Silverberg, M.; Bergeron, J.; Haimson, J.; and Nagatoshi, C. FACING THE CHALLENGE OF CHANGE: EXPERIENCES AND LESSONS OF THE SCHOOL-TO-WORK/YOUTH APPRENTICESHIP DEMONSTRATION PROJECT. FINAL REPORT. Plainsboro, NJ: Mathematica Policy Research, 1996. (ED 413 402) 

Stasz, C., and Brewer D. J. "Work-Based Learning: Student Perspectives on Quality and Links to School." EDUCATIONAL EVALUATION AND POLICY ANALYSIS 20, no. 1 (Spring 1998): 31-46.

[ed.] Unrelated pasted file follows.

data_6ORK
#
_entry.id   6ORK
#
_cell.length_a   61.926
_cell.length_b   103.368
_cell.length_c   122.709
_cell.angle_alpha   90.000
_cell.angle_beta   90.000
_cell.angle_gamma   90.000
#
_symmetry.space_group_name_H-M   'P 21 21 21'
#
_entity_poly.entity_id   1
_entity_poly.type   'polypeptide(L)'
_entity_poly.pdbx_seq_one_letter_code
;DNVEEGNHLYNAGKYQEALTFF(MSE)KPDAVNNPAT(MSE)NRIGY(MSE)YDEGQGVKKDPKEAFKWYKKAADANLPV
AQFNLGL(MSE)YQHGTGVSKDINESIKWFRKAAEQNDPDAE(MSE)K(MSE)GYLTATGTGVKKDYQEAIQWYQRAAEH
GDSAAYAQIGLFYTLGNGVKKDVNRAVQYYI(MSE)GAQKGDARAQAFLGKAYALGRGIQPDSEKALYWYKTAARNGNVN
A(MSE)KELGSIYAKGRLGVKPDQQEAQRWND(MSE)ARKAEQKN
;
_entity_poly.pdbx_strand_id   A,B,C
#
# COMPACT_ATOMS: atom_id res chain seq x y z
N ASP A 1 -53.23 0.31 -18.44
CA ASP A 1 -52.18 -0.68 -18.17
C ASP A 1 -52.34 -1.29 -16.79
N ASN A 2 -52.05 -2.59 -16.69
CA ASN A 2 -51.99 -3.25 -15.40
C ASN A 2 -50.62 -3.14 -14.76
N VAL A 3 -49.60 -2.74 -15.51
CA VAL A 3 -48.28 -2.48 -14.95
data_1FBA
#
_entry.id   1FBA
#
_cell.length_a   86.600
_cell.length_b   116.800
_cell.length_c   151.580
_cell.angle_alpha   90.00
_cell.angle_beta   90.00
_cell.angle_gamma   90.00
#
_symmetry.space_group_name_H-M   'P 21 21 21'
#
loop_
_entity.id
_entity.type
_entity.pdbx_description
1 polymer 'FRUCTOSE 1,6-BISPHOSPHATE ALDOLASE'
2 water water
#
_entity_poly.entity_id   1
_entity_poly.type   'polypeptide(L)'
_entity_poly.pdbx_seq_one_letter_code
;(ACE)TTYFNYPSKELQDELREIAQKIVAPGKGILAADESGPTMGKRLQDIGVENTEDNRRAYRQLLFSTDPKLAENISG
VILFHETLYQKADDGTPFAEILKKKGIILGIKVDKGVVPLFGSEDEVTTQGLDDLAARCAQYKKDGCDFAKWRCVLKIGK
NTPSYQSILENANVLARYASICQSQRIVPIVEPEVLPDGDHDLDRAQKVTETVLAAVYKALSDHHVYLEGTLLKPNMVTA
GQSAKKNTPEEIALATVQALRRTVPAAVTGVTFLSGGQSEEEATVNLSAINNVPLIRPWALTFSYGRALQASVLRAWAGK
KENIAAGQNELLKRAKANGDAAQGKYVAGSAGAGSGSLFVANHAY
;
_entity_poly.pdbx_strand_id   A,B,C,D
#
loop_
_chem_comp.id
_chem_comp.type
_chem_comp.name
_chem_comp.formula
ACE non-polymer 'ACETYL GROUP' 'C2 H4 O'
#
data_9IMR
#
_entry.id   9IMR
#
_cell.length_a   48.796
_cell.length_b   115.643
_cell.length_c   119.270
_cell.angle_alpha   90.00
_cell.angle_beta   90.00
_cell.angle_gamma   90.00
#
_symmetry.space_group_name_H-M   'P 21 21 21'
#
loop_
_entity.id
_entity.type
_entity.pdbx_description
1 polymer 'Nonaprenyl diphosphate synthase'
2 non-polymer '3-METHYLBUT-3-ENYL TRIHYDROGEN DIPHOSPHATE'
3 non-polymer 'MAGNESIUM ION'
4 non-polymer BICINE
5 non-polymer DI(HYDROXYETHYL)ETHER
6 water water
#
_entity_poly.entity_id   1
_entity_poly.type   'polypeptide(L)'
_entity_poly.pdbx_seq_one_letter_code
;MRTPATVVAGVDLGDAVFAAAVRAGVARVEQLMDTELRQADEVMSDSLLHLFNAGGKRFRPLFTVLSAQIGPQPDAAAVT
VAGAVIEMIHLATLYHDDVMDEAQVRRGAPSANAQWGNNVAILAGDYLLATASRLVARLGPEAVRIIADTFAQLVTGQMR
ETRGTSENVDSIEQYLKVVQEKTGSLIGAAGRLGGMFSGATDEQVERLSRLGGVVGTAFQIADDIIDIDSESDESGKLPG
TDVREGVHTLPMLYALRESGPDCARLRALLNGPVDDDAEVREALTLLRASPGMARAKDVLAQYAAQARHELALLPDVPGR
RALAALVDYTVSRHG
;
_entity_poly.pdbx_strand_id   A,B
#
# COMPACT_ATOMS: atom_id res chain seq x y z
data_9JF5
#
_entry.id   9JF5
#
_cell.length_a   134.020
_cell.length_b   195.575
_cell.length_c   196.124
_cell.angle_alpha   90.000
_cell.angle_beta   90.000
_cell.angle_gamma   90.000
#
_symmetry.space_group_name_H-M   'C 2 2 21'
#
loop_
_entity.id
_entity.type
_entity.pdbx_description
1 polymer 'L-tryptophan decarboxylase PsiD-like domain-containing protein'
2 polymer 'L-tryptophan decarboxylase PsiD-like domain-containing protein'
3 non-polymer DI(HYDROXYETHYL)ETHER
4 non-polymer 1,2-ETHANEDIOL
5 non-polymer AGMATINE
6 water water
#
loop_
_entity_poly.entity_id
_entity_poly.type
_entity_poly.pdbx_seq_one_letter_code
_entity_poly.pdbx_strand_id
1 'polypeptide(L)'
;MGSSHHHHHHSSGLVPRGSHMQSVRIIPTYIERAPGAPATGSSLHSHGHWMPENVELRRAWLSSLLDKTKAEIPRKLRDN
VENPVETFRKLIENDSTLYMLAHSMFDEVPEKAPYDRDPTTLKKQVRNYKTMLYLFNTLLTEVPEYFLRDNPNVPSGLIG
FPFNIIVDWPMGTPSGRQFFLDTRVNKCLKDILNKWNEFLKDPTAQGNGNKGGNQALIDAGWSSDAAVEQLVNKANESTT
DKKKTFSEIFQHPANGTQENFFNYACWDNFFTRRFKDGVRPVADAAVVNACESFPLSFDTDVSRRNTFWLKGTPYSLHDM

Stern, D. LEARNING AND EARNING: THE VALUE OF WORKING FOR URBAN STUDENTS. ERIC/CUE DIGEST NUMBER 128. New York: ERIC Clearinghouse on Urban Education, Teachers College, Columbia University, 1997. (ED 413 405) 

Stern, D.; Dayton, C.; and Raby, M. CAREER ACADEMIES: BUILDING BLOCKS FOR RECONSTRUCTING AMERICAN HIGH SCHOOLS. Berkeley: Career Academy Support Network, University of California at Berkeley, 2000. (ED 455 445) 

Warren, J. R.; LePore, P. C.; and Mare, R. D. "Employment during High School: Consequences for Students' Grades in Academic Courses." AMERICAN EDUCATIONAL RESEARCH JOURNAL 37, no. 4 (Winter 2000): 943-969.